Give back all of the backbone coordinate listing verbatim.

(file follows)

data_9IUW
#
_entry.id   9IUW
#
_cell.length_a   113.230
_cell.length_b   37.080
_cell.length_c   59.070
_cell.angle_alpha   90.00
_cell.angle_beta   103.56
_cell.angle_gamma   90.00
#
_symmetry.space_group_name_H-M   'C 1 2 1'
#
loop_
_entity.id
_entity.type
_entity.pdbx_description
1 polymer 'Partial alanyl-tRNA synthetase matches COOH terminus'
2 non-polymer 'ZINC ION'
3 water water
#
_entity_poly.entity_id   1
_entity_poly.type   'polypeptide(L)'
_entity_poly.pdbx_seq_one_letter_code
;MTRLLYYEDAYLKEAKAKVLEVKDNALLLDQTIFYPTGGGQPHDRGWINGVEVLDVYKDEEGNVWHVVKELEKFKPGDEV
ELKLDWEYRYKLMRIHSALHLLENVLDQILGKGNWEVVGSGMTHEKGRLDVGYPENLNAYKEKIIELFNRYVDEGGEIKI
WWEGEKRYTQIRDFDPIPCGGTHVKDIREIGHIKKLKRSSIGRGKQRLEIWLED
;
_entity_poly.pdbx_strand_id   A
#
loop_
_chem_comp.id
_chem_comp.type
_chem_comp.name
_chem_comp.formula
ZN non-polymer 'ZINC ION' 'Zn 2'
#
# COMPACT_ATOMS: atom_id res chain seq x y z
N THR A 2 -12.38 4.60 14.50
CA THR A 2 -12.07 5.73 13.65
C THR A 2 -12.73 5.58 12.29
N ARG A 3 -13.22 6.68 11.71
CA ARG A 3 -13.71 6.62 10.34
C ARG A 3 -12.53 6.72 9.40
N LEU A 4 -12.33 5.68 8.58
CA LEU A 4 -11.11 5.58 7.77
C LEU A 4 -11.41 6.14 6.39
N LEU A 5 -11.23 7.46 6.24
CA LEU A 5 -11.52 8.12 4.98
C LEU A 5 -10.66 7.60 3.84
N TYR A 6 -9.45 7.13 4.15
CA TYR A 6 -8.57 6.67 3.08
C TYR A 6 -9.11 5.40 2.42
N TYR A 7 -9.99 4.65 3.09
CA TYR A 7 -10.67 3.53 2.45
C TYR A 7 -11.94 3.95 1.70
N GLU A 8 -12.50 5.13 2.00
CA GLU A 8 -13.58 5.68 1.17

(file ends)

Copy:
data_9IUW
#
_entry.id   9IUW
#
_cell.length_a   113.230
_cell.length_b   37.080
_cell.length_c   59.070
_cell.angle_alpha   90.00
_cell.angle_beta   103.56
_cell.angle_gamma   90.00
#
_symmetry.space_group_name_H-M   'C 1 2 1'
#
loop_
_entity.id
_entity.type
_entity.pdbx_description
1 polymer 'Partial alanyl-tRNA synthetase matches COOH terminus'
2 non-polymer 'ZINC ION'
3 water water
#
_entity_poly.entity_id   1
_entity_poly.type   'polypeptide(L)'
_entity_poly.pdbx_seq_one_letter_code
;MTRLLYYEDAYLKEAKAKVLEVKDNALLLDQTIFYPTGGGQPHDRGWINGVEVLDVYKDEEGNVWHVVKELEKFKPGDEV
ELKLDWEYRYKLMRIHSALHLLENVLDQILGKGNWEVVGSGMTHEKGRLDVGYPENLNAYKEKIIELFNRYVDEGGEIKI
WWEGEKRYTQIRDFDPIPCGGTHVKDIREIGHIKKLKRSSIGRGKQRLEIWLED
;
_entity_poly.pdbx_strand_id   A
#
loop_
_chem_comp.id
_chem_comp.type
_chem_comp.name
_chem_comp.formula
ZN non-polymer 'ZINC ION' 'Zn 2'
#
# COMPACT_ATOMS: atom_id res chain seq x y z
N THR A 2 -12.38 4.60 14.50
CA THR A 2 -12.07 5.73 13.65
C THR A 2 -12.73 5.58 12.29
N ARG A 3 -13.22 6.68 11.71
CA ARG A 3 -13.71 6.62 10.34
C ARG A 3 -12.53 6.72 9.40
N LEU A 4 -12.33 5.68 8.58
CA LEU A 4 -11.11 5.58 7.77
C LEU A 4 -11.41 6.14 6.39
N LEU A 5 -11.23 7.46 6.24
CA LEU A 5 -11.52 8.12 4.98
C LEU A 5 -10.66 7.60 3.84
N TYR A 6 -9.45 7.13 4.15
CA TYR A 6 -8.57 6.67 3.08
C TYR A 6 -9.11 5.40 2.42
N TYR A 7 -9.99 4.65 3.09
CA TYR A 7 -10.67 3.53 2.45
C TYR A 7 -11.94 3.95 1.70
N GLU A 8 -12.50 5.13 2.00
CA GLU A 8 -13.58 5.68 1.17